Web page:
We don't really know how a nuclear war will work out and I hope that we never do. I tend to think that people will panic and try to get as many birds in the air as possible. In a sense the concept of MAD offers a solace in the thought that nobody's going to be crazy enough to go there. Whereas the idea that nukes could be used tactically with "acceptable" loss levels is pretty frightening because someone's more likely to give it a go. I know that's not entirely logical, but that's the way my instinct points.

And that's exactly why MAD was a comforting, if completely counterintuitive, concept to a lot of people who have to think seriously about these things. It's also why extreme risks have been taken to prevent proliferation to some countries (Iraq, Iran) that are considered potentially too dangerous to be allowed to possess them. This opens up a whole different set of questions that have little to do with Ukraine, but consider this: what's more dangerous, launching a major preemptive conventional strike against Iran's nuclear program and risking serious economic costs and likely terrorism in retaliation, or allowing them to develop nuclear weapons and risk that they may use even one against an isolated target, sparking potentially serious regional war and further nuclear release (if they hit Tel'Aviv, Israel is not going to be particularly restrained)?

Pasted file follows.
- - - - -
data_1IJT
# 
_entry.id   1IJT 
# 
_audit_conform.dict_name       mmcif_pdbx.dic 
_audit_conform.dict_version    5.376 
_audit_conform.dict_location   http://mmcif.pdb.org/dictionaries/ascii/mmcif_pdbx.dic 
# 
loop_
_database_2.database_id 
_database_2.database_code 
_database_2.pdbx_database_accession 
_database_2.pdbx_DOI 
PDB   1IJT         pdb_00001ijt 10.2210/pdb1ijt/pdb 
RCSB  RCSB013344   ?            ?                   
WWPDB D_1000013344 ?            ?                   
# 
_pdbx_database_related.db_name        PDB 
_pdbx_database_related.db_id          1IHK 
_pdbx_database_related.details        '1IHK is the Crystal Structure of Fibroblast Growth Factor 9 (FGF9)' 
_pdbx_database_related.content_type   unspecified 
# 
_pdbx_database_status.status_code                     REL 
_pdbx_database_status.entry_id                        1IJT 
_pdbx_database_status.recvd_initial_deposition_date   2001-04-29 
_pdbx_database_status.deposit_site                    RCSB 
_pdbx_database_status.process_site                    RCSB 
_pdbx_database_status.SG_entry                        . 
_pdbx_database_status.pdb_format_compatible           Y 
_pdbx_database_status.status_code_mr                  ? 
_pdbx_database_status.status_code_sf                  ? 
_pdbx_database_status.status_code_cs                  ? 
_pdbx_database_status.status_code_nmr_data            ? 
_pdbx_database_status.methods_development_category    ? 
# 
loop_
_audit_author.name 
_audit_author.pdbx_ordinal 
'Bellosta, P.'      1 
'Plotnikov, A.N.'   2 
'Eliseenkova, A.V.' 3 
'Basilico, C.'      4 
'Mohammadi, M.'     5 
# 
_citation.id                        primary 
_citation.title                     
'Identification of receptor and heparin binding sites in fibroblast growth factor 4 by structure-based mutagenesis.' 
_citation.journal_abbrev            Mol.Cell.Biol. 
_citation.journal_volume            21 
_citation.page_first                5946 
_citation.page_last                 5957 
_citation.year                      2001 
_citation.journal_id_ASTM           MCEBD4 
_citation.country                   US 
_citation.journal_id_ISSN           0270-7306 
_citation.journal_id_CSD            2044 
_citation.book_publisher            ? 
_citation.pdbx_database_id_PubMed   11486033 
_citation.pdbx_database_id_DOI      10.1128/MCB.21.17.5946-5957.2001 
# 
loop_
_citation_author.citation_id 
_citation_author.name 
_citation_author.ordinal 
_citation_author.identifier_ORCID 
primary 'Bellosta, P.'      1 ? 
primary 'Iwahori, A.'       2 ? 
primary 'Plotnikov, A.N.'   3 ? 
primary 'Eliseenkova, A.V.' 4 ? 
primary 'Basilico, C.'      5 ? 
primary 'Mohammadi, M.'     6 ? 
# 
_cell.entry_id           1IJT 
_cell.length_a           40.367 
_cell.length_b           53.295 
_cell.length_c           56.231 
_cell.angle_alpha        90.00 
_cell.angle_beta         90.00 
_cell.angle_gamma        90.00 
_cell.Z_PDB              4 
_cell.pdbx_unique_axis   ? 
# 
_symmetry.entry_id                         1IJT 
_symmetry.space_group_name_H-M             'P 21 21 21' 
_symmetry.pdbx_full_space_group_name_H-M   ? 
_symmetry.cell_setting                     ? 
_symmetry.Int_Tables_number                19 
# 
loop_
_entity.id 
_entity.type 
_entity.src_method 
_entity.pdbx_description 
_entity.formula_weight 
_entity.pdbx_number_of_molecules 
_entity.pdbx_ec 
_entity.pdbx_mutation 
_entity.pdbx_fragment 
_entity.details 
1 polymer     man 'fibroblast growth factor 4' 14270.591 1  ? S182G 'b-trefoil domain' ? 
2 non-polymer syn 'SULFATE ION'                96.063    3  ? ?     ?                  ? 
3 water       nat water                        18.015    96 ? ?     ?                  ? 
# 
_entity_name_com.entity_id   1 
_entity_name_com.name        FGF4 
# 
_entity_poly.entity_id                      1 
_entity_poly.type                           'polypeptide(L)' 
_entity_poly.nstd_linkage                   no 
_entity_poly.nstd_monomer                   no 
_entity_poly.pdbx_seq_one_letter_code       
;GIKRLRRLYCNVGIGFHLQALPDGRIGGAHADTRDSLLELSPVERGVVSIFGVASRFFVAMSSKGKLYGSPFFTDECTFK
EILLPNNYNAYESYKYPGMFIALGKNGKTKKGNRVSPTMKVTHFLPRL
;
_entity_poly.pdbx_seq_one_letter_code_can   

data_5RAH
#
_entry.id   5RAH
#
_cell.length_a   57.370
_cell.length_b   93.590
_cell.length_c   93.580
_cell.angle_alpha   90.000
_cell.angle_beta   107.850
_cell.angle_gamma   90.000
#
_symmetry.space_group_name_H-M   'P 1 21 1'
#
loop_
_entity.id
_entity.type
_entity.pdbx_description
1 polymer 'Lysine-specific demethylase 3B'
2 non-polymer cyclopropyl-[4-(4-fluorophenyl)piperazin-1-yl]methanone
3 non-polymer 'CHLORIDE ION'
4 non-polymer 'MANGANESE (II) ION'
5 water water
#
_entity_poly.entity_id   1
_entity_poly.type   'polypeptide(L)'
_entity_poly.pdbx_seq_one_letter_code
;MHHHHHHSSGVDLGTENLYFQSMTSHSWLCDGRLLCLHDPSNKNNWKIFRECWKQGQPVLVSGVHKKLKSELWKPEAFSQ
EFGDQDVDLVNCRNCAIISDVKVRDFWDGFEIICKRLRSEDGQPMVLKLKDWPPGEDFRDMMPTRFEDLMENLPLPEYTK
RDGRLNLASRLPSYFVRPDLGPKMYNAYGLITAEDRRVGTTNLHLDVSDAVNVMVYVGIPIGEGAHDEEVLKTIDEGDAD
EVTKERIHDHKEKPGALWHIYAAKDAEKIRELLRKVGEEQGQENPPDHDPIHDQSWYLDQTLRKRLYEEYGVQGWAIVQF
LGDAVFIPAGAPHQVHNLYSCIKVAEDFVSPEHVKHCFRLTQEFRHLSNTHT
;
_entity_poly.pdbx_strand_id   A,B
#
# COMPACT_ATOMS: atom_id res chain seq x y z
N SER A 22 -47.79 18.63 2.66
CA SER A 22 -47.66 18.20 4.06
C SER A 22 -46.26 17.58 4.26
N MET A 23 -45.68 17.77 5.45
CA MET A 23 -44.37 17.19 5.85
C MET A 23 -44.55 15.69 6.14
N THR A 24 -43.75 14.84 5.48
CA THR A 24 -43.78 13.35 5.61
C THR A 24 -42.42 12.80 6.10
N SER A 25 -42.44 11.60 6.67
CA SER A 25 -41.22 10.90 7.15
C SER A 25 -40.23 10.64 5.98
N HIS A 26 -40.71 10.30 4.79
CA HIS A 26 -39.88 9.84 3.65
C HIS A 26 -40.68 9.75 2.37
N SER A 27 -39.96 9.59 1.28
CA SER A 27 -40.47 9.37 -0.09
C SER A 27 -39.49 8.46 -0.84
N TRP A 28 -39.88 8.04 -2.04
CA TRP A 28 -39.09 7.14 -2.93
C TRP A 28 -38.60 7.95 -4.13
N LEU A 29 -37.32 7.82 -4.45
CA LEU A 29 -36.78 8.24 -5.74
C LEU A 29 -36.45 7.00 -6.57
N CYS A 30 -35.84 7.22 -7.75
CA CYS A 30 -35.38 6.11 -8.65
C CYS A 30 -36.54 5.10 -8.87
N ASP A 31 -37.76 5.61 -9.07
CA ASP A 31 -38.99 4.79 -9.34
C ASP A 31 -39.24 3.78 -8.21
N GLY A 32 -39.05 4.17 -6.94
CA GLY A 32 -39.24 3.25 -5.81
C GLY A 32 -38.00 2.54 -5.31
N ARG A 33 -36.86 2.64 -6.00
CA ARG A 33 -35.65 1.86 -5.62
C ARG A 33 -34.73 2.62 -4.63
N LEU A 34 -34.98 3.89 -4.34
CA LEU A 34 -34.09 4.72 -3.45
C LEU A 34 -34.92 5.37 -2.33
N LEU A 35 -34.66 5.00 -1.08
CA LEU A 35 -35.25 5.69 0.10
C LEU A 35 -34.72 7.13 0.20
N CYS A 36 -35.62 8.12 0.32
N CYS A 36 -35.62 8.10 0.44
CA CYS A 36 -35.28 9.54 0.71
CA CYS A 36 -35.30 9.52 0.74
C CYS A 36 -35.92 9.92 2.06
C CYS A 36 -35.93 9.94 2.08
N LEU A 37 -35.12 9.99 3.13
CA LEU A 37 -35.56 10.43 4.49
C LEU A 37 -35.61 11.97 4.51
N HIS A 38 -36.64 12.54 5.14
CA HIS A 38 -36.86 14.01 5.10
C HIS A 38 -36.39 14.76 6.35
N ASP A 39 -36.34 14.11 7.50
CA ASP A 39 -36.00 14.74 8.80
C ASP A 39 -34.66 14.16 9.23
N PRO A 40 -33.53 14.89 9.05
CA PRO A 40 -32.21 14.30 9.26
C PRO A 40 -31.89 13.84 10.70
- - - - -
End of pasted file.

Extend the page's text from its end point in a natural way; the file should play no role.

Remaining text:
aircooled
aircooled MegaDork
5/17/22 1:01 p.m.

On the aspect of China.  As noted, I don't think there is much to gain other then some minor national pride for China to take back some of the Russian territory.  Clearly, their focus is Taiwan.

One interesting aspect of that came up this weekend locally.  You may have seen it in the news, but a man (I think he may have been born in China?) went into a church full of Taiwanese, in California, and shot the place up (killing one, and injuring a few).  Certainly horrific, but the even more bazaar part of it is the supposed justification.  Something along the lines of: the issues between China and Taiwan drove him to it.  Clearly the guy is nutso, and this is just a justification, but it's not entirely different from general Chinese attitude toward Taiwan and almost as ridiculous.

It's interesting to see Global Times (Chinese government propaganda news site) story on it.  They note the shooting, note that the victims are Asian, and of course highlight racial tensions in the US (which they seem to love to highlight, and I suspect are "helping"). Nothing else.

What realistic threat does Taiwan (or these Taiwanese church goers) have to China?  The typical Chinese line is that they are ramping up the threat and threatening rhetoric. You mean the tiny island with 1/60th of the population and virtually no means to attack?  That same island you have made many many feint attacks at... is threatening you?  The threat that Taiwan is drawing closer to the west... which is primarily because of your threats....  

It's a bit like someone getting mad because someone else keeps putting up their arms like a boxer... how aggressive... maybe if you stopped making punching motions at their face...

Its all sounding very similar to the Ukrainian situation.